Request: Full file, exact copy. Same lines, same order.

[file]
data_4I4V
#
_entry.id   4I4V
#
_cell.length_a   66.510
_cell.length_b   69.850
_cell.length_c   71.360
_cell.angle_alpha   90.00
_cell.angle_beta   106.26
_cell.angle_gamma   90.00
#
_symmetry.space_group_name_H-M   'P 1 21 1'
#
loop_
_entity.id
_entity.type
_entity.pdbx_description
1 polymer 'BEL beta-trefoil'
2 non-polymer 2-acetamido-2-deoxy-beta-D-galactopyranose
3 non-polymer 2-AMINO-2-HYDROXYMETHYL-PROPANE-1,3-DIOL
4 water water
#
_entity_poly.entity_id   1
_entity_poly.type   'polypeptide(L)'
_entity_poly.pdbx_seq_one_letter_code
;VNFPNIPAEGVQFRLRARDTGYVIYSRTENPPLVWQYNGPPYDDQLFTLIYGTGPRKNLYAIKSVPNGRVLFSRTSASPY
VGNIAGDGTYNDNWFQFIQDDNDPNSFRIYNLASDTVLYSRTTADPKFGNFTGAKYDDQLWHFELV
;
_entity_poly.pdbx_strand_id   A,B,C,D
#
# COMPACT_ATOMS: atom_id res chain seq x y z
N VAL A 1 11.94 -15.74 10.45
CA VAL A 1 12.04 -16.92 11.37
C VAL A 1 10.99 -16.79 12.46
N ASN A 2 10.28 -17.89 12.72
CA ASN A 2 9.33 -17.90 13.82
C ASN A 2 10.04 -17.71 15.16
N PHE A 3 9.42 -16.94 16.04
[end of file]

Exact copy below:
data_4I4V
#
_entry.id   4I4V
#
_cell.length_a   66.510
_cell.length_b   69.850
_cell.length_c   71.360
_cell.angle_alpha   90.00
_cell.angle_beta   106.26
_cell.angle_gamma   90.00
#
_symmetry.space_group_name_H-M   'P 1 21 1'
#
loop_
_entity.id
_entity.type
_entity.pdbx_description
1 polymer 'BEL beta-trefoil'
2 non-polymer 2-acetamido-2-deoxy-beta-D-galactopyranose
3 non-polymer 2-AMINO-2-HYDROXYMETHYL-PROPANE-1,3-DIOL
4 water water
#
_entity_poly.entity_id   1
_entity_poly.type   'polypeptide(L)'
_entity_poly.pdbx_seq_one_letter_code
;VNFPNIPAEGVQFRLRARDTGYVIYSRTENPPLVWQYNGPPYDDQLFTLIYGTGPRKNLYAIKSVPNGRVLFSRTSASPY
VGNIAGDGTYNDNWFQFIQDDNDPNSFRIYNLASDTVLYSRTTADPKFGNFTGAKYDDQLWHFELV
;
_entity_poly.pdbx_strand_id   A,B,C,D
#
# COMPACT_ATOMS: atom_id res chain seq x y z
N VAL A 1 11.94 -15.74 10.45
CA VAL A 1 12.04 -16.92 11.37
C VAL A 1 10.99 -16.79 12.46
N ASN A 2 10.28 -17.89 12.72
CA ASN A 2 9.33 -17.90 13.82
C ASN A 2 10.04 -17.71 15.16
N PHE A 3 9.42 -16.94 16.04